Ensuring the future

Ottawa, Ontario - Saturday, April 21, 2007 - by: Brad Thomson
  Our electoral system in Canada is flawed. It is possible for a party to take majority power with considerably less than half of the total votes cast. Sometimes, as a result, important decisions are made by the minority. One recent historical example was Brian Mulroney's Free Trade election. The Liberals and New Democrats split the vote opposed to Free Trade, allowing Mulroney to come up the middle, win and bring NAFTA into effect. Whatever happened to the concept of majority rules?
  This problems exists because we have a multi-party system with a "first past the post" decision making process. It must be admitted that Canada has not been served too badly by it. Up until this point.
  But Canadians are now facing a greater problem, as are all humans. It is global warming. Stephen Harper and his Conservatives are against the implementation of Kyoto, while the Liberals, New Democrats, BQ and the Greens are all in favour of it. We have a situation then, where the pro-Kyoto vote could be split in so many ways that Harper may well get the majority he is looking for. But the consequences of failing to act on climate change will be catastrophic. There is no longer a need to debate the science.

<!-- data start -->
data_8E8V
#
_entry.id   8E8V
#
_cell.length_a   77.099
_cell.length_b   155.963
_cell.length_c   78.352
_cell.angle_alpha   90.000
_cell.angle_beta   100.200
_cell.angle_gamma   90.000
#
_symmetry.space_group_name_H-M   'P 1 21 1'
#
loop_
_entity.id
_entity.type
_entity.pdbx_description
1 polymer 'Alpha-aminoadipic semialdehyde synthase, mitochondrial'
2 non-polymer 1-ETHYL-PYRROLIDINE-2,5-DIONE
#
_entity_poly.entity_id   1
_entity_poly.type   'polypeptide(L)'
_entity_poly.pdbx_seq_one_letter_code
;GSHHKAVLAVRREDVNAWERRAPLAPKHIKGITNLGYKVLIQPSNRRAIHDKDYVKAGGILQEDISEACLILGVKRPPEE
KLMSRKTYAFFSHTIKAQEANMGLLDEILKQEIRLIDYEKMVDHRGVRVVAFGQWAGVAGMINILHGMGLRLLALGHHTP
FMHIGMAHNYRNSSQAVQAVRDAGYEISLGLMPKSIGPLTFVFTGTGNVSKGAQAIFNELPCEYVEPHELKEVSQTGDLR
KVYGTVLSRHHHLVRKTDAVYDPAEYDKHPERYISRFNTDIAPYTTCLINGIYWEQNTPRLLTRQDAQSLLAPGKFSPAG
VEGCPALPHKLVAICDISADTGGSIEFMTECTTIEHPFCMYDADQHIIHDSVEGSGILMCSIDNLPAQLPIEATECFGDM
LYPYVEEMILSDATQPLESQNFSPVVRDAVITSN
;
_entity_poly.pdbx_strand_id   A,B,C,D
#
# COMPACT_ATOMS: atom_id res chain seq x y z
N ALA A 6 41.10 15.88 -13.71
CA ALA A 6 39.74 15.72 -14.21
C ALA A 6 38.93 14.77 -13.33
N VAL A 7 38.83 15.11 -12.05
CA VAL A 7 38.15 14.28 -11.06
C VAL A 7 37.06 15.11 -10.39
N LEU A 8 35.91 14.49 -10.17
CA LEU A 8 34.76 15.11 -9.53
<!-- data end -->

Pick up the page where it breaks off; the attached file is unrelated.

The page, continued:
It seems to me, then, that Stéphane Dion, Jack Layton, Gilles Duceppe and Elizabeth May need to come to some form of an arrangement so as to ensure that majority rules on this most important of issues. The very future of the human race may be at stake.

Brad Thomson




Retrun to Ensign

This page is a story posted on Ensign, a daily web site offering a variety of material from scenic images, political commentary, information and news. This publication is the work of Faster Than Light Communications . If you would like to comment on this story or you wish to contact the editor of these sites please send us email.

Editor : Timothy W. Shire
Faster Than Light Communication
Box 1776, Tisdale, Saskatchewan, Canada, S0E 1T0
306 873 2004